For all its seeming intractability, the situation in Bahrain is not entirely without hope. The regime is hardly monolithic in its hard line, there are reformist elements who could themselves be heartened, their own positions strengthened, by the award of the Peace Prize to a family of nonviolent oppositionist activists. In this context, the situation in Bahrain is not unlike that in Myanmar/Burma a few years back, and the introduction of a Nobel into the Bahraini environment might prove as salutary.
Entries in Salon (4)
More than three years into the presidency of Barack Obama, it’s almost a cliché now to ask: What if George W. Bush did it? From dramatically escalating the war in Afghanistan to institutionalizing the practice of indefinite imprisonment, Obama has dashed hopes he would offer a change from the Bush’s national security policies – but he hasn’t faced a whole lot of resistance from liberals who once decried those policies as an affront to American values.
Like those on the right who now crow about fascism but spent the Bush years gleefully declaring left-wing celebrities “enemies of the state,” many of those on the liberal-left treat issues of war and civil liberties as useful merely for partisan purposes. When a Democrat’s in power those issues become inconvenient. And usually ignored.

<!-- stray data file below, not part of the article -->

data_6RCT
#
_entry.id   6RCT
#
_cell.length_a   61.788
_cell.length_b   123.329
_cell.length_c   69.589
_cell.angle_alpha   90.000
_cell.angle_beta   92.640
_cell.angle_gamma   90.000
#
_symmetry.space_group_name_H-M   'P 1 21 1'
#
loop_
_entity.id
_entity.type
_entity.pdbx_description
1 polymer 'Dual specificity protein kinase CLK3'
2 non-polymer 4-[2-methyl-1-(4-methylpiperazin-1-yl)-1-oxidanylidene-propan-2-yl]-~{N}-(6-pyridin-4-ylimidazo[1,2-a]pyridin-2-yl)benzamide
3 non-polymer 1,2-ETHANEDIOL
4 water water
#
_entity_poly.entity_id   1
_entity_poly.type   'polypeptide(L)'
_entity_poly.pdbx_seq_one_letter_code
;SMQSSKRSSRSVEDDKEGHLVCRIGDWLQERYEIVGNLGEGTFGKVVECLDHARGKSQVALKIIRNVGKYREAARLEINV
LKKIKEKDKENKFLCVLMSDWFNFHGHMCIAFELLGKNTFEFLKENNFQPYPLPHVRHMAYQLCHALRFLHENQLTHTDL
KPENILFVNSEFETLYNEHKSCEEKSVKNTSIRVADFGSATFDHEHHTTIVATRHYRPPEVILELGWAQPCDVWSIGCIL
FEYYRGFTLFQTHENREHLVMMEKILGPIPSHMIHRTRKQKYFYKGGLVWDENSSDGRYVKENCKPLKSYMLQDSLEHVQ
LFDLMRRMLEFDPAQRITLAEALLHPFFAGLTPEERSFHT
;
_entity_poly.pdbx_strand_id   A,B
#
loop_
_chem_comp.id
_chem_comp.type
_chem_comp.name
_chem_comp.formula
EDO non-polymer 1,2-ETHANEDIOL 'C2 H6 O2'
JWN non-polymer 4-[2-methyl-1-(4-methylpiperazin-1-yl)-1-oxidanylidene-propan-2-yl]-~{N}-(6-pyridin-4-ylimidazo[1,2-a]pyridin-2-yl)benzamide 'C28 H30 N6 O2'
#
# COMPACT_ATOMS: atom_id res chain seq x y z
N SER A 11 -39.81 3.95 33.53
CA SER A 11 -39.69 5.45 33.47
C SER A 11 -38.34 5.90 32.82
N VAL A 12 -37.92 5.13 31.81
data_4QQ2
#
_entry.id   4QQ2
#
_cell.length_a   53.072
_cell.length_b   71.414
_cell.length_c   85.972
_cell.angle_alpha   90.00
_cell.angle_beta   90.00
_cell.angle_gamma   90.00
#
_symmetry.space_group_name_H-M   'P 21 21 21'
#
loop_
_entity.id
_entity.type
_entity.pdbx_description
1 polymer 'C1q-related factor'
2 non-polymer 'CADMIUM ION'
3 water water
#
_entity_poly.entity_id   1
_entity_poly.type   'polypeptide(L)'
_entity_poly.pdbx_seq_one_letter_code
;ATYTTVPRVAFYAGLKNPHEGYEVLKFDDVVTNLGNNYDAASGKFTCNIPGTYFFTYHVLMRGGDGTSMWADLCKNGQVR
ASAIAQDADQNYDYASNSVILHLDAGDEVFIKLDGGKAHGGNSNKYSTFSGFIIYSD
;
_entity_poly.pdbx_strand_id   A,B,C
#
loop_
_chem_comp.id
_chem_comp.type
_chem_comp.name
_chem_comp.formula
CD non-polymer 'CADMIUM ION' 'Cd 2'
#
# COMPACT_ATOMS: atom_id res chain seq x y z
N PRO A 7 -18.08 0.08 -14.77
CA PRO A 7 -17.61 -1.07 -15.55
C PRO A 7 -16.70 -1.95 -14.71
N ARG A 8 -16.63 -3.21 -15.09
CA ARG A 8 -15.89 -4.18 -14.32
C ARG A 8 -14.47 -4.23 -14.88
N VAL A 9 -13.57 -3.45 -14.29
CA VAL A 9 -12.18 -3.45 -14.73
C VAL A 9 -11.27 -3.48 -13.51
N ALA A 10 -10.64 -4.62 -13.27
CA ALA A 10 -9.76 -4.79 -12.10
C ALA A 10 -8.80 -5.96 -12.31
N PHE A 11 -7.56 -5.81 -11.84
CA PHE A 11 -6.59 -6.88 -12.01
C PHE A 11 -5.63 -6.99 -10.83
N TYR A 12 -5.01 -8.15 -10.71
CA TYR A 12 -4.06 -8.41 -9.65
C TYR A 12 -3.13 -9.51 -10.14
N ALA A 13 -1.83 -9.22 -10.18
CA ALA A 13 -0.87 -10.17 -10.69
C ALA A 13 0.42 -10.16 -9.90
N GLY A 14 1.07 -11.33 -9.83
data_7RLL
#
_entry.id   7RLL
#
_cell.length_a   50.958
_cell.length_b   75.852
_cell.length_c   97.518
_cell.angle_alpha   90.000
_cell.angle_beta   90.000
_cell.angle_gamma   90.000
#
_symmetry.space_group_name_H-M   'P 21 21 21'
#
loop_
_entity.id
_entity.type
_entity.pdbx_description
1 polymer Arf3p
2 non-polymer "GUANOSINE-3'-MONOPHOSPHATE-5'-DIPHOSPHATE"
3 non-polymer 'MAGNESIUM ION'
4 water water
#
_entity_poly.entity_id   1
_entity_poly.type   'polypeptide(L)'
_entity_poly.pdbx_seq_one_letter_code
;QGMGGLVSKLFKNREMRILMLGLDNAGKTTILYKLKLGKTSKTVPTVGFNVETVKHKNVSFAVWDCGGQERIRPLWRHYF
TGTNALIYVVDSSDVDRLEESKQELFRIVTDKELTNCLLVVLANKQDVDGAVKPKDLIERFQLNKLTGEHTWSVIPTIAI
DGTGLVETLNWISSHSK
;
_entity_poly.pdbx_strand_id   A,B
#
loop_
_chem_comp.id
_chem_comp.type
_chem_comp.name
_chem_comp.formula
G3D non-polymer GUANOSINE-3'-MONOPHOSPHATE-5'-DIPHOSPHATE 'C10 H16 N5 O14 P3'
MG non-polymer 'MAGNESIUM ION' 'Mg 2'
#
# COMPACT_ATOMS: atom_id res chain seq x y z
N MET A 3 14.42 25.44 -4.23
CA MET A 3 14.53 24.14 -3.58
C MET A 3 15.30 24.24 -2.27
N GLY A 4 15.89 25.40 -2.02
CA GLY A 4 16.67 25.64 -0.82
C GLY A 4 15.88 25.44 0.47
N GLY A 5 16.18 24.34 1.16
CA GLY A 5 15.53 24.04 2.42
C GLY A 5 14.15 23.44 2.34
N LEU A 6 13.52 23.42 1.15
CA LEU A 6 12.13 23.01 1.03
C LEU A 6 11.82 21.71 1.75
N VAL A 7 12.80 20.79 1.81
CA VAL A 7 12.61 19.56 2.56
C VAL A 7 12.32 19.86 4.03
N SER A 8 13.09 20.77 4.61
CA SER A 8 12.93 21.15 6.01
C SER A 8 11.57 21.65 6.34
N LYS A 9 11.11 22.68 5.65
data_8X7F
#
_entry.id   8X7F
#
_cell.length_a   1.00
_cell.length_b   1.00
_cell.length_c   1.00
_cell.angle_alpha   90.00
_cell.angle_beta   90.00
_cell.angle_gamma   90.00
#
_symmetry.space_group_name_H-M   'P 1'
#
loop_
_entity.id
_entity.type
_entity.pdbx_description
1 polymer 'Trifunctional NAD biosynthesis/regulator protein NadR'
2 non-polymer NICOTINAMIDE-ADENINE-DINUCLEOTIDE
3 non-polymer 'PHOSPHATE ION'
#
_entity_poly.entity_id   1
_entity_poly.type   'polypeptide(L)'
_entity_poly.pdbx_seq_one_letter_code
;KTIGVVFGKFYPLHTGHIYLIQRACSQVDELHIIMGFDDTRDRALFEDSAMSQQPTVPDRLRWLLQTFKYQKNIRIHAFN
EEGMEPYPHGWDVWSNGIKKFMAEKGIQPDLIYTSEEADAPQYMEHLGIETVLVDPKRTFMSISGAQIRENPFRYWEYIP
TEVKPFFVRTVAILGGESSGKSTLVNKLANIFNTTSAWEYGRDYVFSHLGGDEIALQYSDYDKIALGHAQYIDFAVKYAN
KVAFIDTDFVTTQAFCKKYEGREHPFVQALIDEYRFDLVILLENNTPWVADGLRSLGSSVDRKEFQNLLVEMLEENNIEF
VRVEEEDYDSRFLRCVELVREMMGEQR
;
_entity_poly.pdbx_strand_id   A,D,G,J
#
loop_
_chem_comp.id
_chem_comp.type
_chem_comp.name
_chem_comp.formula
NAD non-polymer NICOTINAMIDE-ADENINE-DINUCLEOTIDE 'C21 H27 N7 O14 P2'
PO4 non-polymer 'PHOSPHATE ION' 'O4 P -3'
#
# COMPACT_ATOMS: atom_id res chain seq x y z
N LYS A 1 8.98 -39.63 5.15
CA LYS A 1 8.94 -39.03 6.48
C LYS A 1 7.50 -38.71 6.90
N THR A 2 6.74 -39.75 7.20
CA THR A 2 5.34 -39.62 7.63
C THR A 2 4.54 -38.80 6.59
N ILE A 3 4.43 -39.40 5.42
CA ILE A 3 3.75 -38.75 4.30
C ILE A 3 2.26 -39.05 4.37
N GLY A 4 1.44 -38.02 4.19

Last night, Birgitta Jónsdóttir --- a former WikiLeaks volunteer and current member of the Icelandic Parliament --- announced on Twitter) that she had been notified by Twitter that the DOJ had served a Subpoena demanding information "about all my tweets and more since November 1st 2009.
What hasn't been reported is that the Subpoena served on Twitter -- which is actually an Order from a federal court that the DOJ requested -- seeks the same information for numerous other individuals currently or formerly associated with WikiLeaks, including Jacob Appelbaum, Rop Gonggrijp, and Julian Assange. It also seeks the same information for Bradley Manning and for WikiLeaks' Twitter account.
Last week Glenn Greenwald wrote this article for Salon. On Tuesday, Bradley Manning's lawyer David Coombs wrote, "The defense has raised the conditions of confinement...on multiple occasions with the Quantico confinement facility and the Army Staff Judge Advocate’s (SJA) Office assigned to handle this case. Our efforts, unfortunately, have not resulted any in positive results."
On Wednesday, the office of the UN Special Rapporteur on Torture, Manfred Nowak, confirmed that the case is being investigated.